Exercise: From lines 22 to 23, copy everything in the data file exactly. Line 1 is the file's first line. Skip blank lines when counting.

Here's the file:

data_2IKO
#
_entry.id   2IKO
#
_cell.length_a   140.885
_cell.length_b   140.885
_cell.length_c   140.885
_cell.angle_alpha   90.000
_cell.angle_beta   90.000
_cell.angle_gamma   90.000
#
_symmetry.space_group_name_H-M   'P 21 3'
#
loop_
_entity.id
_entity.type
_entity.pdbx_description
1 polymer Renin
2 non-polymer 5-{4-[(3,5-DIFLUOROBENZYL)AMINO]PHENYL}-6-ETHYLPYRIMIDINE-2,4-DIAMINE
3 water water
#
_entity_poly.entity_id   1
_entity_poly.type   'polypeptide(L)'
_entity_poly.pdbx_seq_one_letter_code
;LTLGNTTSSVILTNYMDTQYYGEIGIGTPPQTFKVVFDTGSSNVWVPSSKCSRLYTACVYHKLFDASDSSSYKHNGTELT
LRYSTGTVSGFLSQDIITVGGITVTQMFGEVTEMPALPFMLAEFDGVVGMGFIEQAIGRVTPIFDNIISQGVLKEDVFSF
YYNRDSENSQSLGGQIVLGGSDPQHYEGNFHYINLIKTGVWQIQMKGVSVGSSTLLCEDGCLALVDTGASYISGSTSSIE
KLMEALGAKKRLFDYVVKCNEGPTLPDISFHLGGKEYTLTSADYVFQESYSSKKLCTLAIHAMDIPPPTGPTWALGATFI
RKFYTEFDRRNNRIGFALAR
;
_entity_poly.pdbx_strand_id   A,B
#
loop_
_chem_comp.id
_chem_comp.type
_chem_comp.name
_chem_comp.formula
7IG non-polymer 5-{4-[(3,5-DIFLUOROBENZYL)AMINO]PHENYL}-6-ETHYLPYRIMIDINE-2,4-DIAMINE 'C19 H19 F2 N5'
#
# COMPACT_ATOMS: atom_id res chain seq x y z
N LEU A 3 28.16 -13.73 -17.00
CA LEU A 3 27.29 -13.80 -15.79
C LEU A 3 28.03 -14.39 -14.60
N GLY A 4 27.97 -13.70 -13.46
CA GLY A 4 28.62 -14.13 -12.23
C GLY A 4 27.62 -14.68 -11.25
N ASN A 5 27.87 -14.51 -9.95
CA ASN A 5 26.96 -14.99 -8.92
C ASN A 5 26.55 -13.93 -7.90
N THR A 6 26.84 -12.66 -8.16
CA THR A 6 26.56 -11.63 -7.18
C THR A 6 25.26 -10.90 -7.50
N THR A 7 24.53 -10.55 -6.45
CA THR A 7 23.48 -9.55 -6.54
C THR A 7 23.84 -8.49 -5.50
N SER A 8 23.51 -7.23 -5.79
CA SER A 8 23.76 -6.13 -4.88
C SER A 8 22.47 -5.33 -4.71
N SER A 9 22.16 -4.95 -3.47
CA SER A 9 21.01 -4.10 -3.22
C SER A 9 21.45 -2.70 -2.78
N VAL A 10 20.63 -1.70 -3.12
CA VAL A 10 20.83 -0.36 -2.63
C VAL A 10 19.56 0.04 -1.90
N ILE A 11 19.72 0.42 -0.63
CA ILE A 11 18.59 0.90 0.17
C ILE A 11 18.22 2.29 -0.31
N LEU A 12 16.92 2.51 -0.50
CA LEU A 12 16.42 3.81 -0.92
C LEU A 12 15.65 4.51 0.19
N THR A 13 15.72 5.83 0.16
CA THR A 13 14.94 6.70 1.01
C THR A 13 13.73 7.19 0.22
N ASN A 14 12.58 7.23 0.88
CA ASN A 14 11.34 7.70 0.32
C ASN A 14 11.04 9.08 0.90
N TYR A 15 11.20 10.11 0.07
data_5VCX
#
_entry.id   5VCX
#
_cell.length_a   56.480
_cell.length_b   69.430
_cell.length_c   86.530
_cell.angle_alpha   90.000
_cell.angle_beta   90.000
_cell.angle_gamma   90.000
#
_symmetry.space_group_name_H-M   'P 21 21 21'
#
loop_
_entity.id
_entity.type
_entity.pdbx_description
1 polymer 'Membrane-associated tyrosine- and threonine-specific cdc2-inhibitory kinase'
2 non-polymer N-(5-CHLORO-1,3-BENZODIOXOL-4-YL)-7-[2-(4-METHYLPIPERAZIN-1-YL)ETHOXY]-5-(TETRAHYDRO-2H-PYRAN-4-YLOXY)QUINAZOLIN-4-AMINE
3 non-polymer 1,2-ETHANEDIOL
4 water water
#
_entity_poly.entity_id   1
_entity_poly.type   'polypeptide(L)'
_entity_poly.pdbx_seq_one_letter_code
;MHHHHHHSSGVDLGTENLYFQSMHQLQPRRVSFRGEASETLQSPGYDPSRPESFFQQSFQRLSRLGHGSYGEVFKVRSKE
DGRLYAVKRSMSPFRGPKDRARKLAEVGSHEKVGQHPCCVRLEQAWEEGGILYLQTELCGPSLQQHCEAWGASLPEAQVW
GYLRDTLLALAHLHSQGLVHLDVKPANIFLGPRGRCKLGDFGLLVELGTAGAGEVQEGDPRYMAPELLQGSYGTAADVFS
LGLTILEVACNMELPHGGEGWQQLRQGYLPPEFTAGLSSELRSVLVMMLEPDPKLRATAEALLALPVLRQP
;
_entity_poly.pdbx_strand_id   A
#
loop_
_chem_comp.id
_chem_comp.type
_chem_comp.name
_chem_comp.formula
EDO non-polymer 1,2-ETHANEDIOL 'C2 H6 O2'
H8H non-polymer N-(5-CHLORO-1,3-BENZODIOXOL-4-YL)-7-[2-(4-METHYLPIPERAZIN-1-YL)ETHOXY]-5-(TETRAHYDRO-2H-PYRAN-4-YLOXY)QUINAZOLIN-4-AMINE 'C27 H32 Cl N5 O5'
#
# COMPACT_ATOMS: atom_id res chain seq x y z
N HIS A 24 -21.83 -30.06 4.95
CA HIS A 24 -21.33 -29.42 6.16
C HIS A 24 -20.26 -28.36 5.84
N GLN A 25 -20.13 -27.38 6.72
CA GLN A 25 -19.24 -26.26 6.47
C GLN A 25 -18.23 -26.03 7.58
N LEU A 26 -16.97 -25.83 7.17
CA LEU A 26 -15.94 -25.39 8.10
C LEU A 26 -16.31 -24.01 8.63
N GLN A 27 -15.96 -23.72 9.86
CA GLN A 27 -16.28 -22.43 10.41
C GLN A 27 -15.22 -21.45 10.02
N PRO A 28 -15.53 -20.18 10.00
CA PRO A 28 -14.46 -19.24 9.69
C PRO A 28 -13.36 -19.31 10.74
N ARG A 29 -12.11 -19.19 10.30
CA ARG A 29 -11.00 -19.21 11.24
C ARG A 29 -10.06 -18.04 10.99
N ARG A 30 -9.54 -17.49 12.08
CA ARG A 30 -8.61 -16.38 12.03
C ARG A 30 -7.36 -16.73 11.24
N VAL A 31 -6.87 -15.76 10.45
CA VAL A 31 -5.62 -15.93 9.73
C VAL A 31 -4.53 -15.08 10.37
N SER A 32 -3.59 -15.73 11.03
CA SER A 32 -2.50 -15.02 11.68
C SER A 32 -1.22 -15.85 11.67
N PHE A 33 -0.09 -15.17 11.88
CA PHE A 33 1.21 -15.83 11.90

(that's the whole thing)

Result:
_entity_poly.entity_id   1
_entity_poly.type   'polypeptide(L)'